Effect of a levonorgestrel intrauterine system on women with type 1 diabetes: A randomized trial (HTML)
Rogovskaya,Svetlana; Rivera,Roberto; Grimes,David A.; Chen,Pai-lien; Pierre-Louis,Bosny; Prilepskaya,Vera; Kulakov,Vladimir
Obstetrics and Gynecology 105(4): 811-815
Publication date: 2005
Summary: Levonorgestrel Intrauterine System Safe for Women with Type I Diabetes
A recent study by Family Health International and the Russian Academy of Medical Science reports that women with type 1 diabetes (also known as juvenile or insulin-dependent diabetes) can safely use the levonorgestrel-releasing intrauterine system (LNG-IUS). This finding will be submitted to the World Health Organization (WHO) to encourage a revision of its widely used Medical Eligibility Criteria for Contraceptive Use, which currently states-cautiously-that the benefits of LNG-IUS use by women with diabetes generally outweigh the risks. Based in part on the new evidence, the authors of the study believe the WHO recommendation for the LNG-IUS should be changed to no restrictions on use among women with diabetes. This would then match the current recommendation for use of the nonhormonal intrauterine device (IUD) by this same population. In the study, 62 women with uncomplicated type 1 diabetes were randomly assigned to use either an LNG-IUS or a copper IUD for 12 months. Throughout that period, no important differences were found in glycosylated hemoglobin levels, fasting serum-glucose levels, or daily insulin requirements between the groups.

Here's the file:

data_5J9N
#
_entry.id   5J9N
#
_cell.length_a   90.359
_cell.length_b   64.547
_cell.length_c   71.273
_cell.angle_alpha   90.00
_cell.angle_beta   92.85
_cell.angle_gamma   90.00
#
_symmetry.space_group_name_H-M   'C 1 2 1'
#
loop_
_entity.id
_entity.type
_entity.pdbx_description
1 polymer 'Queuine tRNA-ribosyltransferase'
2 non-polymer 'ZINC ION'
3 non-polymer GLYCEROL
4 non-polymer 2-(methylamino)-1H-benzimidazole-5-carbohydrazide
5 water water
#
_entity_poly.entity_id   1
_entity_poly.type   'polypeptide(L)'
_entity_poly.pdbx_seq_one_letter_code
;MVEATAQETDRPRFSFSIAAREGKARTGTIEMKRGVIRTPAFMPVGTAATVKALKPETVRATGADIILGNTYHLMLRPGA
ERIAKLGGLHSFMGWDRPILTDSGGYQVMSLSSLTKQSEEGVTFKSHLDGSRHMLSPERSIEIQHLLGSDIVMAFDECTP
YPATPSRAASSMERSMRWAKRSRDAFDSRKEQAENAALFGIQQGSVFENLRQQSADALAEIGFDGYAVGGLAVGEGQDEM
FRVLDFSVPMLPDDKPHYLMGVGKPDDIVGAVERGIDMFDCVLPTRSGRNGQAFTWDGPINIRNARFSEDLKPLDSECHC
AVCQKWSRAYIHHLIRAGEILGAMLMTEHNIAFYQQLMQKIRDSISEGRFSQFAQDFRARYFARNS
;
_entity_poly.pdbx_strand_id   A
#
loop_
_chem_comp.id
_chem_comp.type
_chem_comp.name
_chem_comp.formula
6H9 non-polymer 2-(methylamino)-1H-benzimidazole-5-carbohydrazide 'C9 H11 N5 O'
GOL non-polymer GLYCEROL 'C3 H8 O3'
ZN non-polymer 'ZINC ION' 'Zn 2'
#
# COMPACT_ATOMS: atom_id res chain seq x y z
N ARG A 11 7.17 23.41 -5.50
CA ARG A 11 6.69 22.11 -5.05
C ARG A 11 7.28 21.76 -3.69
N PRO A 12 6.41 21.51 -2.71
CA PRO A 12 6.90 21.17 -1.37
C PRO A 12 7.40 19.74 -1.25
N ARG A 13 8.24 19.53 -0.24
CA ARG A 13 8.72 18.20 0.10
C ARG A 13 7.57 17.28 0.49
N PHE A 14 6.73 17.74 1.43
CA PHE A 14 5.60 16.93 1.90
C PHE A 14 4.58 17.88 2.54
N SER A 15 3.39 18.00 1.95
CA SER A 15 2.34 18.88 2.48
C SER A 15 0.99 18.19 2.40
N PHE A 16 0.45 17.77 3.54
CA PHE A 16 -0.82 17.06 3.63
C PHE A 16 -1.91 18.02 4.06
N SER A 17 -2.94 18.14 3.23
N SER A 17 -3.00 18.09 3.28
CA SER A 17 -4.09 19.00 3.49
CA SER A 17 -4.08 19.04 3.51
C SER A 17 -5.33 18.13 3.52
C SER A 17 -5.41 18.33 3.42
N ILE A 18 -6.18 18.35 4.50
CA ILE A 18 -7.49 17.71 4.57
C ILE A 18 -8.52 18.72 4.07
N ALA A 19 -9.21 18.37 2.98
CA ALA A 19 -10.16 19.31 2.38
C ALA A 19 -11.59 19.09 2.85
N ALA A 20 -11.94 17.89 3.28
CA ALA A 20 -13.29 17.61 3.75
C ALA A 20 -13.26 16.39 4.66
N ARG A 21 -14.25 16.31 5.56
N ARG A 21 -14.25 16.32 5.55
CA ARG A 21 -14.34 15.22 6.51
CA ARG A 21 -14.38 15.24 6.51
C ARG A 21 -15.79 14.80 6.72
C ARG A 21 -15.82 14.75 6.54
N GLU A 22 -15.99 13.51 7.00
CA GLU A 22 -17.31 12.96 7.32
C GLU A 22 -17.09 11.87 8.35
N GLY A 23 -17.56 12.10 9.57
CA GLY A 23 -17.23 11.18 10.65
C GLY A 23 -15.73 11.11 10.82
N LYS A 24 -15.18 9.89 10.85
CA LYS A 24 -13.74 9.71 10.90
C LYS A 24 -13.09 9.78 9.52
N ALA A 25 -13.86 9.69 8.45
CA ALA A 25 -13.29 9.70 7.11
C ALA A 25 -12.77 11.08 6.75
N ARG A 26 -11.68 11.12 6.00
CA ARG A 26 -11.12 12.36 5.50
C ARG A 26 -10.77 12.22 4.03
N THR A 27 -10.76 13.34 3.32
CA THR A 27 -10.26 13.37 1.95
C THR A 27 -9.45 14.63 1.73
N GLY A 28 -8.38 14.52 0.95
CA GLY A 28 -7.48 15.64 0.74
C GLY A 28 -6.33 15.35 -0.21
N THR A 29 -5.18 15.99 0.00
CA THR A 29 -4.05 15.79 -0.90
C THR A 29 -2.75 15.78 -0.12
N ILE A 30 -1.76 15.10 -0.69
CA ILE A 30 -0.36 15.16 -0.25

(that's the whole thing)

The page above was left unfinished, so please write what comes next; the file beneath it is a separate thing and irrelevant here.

Women with diabetes need safe, effective contraception. Although intrauterine devices provide superior contraception, concerns remain that progestin absorbed systemically from the levonorgestrel-releasing device may impair carbohydrate metabolism. To examine the effect of the levonorgestrel-releasing intrauterine system on glucose metabolism in diabetic women.
We randomly assigned 62 women with uncomplicated insulin-dependent diabetes mellitus to either a levonorgestrel-releasing or a copper T 380A intrauterine device. The primary outcome to assess glucose metabolism was glycosylated hemoglobin; fasting serum-glucose levels and daily insulin dose requirements over 12 months of observation were examined as well.
Outcome data were available for 29 women using the levonorgestrel-releasing and 30 using the copper device. At 12 months, mean glycosylated levels were similar for women of the 2 groups (6.3%, standard deviation [SD] ± 1.5 compared with 6.3%, SD ± 1.3, respectively). The same was true for mean fasting-serum glucose levels (7.4 mM, SD ± 4.2 compared with 7.5 mM, SD ± 4.2) and daily insulin doses (35.1 units, SD ± 12.8 compared with 36.4 units, SD ± 9.0). No important differences were noted at either 6 weeks or 6 months.
The levonorgestrel-releasing device had no adverse effect on glucose metabolism, even at the 6-week observation when systemic levels of levonorgestrel would have been higher than at later observations. Concern about a potential adverse effect of this contraceptive on glucose control is unwarranted, and its use in women with diabetes should be liberalized.
Level of Evidence
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